Somewhere within the eastern side of the heart of Central Park there is an obelisk, stone rising upto sky, three and a half thousand years of age and littered with restored hieroglyphs, standing monument to an antique history; five miles to the southwest lie two concrete pools, water falling into ground, five years of age and littered with pristine Latin letters, standing monument to a history reaching back only fifteen years.
Two symbols of two worlds sharing the island of Manhattan: one speaking for its society’s height; the other capturing an instant of passing through the end of one and the beginning of another – superficially the same, fundamentally different. Whilst near-aimlessly wandering the near-indescribable birthplace borough of the City of New York for two and a half days, I stumbled upon both of them. Of course, I happened to be far more aware of the presence of one than the other.
For the conspiracists: on September the 11th, 2001, I was 9 days from turning 11. The memory has me seated on a wooden chair at the dining table, drawing something or writing schoolwork in a scarcely legible hand that even now remains the same, one parent entering the room to say to the other that “they’ve destroyed the towers”; has me seated on a plastic chair at a classroom table, bearing solemn explanations, riding out minutes of silence in school. Entrenched and clear and absolute as the memory is, the events as they happened bore no real meaning to me, no emotional connect. No reason to stick.
And yet, fourteen years and five months since the television and the grown-ups exuded such heavy concern over the towers, at any moment within the hours I spent within the 9/11 museum it would have been reasonable for anyone passing me to assume I had lost something or someone there and not been back since. And not merely because of the scarred airplane seat-belts, voice-message transcripts, frayed wallets, rescue helmets, contorted metal frames. Near-fifteen years of gradual, intellectual comprehension of an event condensed in an instant by and with and into one moment of rounding a corner into view of black pools, rushing water, engraved names, and placed, white roses – a severe and sudden emotional comprehension.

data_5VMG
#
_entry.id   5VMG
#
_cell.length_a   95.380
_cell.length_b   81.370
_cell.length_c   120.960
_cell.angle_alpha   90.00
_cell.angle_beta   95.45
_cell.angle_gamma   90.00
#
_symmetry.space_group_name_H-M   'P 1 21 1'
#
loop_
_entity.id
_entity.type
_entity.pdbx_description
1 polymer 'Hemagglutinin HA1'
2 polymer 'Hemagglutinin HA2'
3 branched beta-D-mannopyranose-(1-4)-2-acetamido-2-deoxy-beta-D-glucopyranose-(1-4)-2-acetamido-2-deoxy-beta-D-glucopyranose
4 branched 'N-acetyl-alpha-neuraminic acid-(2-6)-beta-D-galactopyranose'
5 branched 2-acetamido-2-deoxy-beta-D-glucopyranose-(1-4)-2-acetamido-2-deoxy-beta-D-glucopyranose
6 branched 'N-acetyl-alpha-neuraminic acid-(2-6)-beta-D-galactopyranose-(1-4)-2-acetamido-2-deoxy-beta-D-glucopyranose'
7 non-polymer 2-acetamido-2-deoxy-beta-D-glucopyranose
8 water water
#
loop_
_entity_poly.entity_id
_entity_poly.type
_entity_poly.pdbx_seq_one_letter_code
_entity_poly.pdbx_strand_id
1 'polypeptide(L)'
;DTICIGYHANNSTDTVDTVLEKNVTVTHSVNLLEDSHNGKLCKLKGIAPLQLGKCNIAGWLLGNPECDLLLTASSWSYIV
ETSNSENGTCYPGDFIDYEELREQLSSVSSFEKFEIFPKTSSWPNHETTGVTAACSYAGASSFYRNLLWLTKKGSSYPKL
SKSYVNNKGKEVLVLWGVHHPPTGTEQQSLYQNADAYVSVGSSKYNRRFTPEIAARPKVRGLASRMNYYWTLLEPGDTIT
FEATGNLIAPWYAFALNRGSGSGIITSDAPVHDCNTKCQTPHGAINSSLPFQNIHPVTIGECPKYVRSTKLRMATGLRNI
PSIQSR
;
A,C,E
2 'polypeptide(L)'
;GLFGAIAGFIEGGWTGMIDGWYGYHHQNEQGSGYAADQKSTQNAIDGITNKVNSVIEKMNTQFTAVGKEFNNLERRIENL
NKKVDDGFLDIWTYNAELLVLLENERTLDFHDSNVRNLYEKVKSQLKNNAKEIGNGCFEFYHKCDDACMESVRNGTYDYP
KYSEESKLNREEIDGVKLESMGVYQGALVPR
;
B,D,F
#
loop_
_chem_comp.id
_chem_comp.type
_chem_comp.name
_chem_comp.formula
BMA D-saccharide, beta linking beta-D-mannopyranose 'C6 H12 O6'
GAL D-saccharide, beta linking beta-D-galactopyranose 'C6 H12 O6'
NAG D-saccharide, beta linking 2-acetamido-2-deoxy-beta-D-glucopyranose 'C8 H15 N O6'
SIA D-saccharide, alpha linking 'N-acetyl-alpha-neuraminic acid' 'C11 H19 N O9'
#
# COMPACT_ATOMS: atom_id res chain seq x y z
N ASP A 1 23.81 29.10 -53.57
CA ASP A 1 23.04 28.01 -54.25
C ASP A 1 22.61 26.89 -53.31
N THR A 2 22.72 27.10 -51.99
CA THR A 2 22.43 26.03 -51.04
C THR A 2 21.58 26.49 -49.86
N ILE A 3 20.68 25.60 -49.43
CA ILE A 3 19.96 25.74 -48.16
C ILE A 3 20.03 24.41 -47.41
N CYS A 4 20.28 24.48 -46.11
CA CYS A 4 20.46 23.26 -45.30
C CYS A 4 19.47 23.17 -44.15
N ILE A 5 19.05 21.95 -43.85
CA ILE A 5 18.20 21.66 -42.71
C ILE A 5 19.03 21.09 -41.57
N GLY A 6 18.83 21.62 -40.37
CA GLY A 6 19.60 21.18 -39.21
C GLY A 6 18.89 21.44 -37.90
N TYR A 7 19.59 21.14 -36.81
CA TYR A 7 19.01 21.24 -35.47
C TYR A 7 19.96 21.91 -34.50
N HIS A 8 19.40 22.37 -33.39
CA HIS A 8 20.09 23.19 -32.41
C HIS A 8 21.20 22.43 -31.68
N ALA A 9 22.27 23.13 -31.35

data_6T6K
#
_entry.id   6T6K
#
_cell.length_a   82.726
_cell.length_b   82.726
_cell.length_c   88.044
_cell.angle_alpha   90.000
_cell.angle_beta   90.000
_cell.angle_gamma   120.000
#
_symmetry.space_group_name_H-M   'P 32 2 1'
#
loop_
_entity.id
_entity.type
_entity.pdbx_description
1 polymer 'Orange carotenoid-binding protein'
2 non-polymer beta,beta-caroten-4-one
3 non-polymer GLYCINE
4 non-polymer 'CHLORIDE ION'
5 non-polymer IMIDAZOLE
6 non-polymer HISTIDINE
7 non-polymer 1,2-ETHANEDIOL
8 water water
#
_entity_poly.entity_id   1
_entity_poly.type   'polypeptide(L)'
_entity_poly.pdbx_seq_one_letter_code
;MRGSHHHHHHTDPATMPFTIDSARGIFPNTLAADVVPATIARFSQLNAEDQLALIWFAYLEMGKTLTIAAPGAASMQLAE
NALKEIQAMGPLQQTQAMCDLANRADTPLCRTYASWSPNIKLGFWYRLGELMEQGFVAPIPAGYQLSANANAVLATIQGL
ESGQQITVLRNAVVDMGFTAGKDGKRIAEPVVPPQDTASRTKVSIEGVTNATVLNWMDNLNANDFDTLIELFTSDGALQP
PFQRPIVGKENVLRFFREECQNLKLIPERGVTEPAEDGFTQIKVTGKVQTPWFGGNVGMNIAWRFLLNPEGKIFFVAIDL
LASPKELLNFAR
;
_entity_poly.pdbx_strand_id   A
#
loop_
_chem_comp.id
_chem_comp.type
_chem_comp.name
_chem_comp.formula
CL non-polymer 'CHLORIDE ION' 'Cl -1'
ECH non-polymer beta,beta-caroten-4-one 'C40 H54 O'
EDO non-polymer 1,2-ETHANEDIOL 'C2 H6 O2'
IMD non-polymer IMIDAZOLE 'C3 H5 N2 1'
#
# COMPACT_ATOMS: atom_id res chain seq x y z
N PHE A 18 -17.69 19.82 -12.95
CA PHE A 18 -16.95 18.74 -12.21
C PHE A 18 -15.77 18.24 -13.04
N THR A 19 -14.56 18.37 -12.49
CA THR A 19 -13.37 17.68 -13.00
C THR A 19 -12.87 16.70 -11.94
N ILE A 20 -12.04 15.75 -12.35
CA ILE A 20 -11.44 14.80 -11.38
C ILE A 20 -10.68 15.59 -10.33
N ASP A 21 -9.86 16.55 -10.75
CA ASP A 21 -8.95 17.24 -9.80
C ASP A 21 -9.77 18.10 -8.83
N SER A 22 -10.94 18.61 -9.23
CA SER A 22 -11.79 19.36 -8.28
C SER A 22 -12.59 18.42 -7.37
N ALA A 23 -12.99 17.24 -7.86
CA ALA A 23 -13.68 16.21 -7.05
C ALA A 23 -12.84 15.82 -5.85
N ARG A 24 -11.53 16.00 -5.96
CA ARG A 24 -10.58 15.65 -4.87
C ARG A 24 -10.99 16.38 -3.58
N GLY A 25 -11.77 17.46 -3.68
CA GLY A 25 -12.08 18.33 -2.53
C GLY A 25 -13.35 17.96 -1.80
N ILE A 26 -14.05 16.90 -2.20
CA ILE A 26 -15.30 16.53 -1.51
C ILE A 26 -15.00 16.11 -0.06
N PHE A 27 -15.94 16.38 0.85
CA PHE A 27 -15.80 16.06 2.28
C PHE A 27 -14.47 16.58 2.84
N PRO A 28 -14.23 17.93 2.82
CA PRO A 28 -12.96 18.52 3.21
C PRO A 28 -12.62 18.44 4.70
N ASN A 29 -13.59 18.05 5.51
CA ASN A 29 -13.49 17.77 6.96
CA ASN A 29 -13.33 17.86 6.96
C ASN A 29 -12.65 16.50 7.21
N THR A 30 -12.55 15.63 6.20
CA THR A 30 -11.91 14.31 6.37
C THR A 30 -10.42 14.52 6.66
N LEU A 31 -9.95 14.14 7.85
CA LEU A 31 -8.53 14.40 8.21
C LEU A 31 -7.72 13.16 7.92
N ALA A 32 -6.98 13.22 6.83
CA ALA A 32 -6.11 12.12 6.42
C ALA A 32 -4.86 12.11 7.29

But then finding the other, the ancient monument of military victory and red granite in a modern park, and being wholly unaffected in that emotional sense, and only mildy, ephemerally affected in an intellectual, historical sense, made me wonder – if so important and commemorative an object as the obelisk can find itself abruptly ancient and relocated, unimaginably far, to those that nurtured it, beyond its original site, and find itself an object of only curiosity, detached from the lives being led around it, and find itself being only found and not looked for, and find itself among strange plants on alien soil surrounded by modern sites that are commonplace and yet dwarf it into almost complete insignificance, complete were it not for the signpost explanation of its history, then what might ultimately happen, in deeper time, to so significant a site that is the two memorial pools, markers of a new century and psychology? The unclosed wound; the proud, healed scar.
Nothing beside remains.
Something beside remains.
In what we will call (but they may not) the year 5511 C.E., Ground Zero will be roughly the age that Cleopatra’s Needle is today – who is going to stumble upon it, and where, amongst what rundown or upkept environment, not knowing what it is, for what and for whom it existed, rediscovering an age-old monument as an arcane piece of no relevance? Someone born off-planet, as removed from Ground Zero in space and time, and thought and soul, as I from the monument to Egypt, pausing poised poolside, wearing perked curiosity and incomplete interest, facing down a physical or digital recreation, and scanning languidly the engraved series, translated-beneath, of Ancient Earthly letters reading –
New York City Fire Department
– absent the white roses.